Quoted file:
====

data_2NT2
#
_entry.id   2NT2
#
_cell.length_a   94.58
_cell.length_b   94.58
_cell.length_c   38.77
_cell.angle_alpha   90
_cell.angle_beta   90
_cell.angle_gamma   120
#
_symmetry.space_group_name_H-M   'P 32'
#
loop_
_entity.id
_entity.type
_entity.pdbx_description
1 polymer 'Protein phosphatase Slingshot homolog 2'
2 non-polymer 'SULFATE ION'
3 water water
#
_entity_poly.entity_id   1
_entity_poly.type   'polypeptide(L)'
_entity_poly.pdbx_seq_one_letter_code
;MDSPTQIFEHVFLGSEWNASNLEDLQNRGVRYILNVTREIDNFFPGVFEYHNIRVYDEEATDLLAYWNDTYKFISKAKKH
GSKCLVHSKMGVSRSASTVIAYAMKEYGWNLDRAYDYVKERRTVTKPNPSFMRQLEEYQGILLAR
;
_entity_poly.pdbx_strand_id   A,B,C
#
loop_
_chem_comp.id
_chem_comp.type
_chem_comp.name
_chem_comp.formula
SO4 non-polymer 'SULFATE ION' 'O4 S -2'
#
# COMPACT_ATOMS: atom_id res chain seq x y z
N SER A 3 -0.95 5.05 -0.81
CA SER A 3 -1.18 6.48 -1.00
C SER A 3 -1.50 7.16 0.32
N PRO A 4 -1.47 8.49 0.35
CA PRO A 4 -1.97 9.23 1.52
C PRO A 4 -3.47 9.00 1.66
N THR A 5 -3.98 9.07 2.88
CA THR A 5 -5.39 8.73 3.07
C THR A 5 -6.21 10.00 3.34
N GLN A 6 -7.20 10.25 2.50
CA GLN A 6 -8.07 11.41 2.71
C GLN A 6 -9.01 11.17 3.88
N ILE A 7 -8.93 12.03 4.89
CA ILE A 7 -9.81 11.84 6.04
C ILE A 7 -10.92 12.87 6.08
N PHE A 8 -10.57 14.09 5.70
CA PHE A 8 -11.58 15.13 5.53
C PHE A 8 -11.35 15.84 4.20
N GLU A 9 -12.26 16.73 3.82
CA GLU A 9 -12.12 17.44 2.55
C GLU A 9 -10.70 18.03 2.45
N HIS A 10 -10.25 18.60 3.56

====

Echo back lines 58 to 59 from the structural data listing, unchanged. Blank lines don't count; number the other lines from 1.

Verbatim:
C GLU A 9 -10.70 18.03 2.45
N HIS A 10 -10.25 18.60 3.56